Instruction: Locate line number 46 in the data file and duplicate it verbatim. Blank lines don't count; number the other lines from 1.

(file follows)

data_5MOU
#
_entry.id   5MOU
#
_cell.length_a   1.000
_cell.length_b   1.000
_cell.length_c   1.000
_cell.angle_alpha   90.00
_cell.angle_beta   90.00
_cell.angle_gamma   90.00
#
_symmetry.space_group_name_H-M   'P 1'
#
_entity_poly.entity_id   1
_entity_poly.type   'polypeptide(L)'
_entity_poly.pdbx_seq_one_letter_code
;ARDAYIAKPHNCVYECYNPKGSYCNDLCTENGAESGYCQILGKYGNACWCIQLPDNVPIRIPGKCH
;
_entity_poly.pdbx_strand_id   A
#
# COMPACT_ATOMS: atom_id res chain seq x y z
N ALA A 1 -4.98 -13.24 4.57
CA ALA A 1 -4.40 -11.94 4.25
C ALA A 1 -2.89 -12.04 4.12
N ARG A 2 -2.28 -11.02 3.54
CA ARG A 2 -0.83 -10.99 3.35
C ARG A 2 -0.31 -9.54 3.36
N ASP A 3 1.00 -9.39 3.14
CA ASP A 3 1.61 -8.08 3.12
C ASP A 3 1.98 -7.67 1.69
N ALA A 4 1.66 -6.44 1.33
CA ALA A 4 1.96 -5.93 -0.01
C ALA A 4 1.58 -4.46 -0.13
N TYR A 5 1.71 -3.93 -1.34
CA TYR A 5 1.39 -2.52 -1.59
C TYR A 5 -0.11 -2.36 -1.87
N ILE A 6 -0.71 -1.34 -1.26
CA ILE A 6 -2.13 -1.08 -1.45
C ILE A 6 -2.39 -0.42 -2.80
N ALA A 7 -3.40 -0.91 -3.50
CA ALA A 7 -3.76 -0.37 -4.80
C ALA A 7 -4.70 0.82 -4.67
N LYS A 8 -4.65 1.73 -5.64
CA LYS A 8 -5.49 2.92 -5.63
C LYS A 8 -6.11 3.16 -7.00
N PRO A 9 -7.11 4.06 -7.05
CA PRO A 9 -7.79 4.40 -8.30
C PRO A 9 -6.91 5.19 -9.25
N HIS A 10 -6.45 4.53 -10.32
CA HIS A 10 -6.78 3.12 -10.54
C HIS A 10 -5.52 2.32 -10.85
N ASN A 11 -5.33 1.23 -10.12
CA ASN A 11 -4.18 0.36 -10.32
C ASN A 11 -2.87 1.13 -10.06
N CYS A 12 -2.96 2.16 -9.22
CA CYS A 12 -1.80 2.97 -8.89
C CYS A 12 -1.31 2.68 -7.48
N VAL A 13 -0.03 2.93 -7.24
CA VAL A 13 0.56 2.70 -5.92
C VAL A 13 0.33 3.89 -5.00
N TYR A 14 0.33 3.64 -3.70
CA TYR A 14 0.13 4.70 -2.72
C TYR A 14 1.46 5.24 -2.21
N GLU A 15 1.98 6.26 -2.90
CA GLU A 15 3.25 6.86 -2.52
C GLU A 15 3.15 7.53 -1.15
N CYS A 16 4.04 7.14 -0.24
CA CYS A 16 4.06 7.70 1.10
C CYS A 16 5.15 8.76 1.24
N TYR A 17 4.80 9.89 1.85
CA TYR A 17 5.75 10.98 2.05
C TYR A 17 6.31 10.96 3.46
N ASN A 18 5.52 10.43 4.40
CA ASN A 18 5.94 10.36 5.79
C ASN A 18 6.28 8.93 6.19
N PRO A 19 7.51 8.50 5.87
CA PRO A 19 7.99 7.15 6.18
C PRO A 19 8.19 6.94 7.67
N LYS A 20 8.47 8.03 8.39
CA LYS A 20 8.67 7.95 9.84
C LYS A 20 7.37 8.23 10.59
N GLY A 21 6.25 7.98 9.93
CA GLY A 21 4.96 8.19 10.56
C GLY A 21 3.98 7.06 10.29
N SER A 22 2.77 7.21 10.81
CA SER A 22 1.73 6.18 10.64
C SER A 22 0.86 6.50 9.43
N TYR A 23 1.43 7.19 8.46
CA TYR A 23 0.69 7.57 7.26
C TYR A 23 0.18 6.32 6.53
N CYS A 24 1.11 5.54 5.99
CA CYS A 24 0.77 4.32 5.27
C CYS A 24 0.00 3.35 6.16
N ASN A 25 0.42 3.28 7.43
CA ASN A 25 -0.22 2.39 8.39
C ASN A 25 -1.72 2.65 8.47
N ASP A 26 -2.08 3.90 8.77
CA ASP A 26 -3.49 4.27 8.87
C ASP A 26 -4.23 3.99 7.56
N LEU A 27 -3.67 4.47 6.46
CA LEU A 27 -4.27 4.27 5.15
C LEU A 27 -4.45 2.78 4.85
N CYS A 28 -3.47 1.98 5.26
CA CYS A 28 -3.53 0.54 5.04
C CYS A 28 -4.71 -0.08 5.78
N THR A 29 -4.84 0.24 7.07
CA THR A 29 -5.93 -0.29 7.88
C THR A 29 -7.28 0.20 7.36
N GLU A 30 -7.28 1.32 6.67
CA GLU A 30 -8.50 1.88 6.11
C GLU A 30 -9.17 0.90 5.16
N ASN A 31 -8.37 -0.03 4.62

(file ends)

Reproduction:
N PRO A 9 -7.11 4.06 -7.05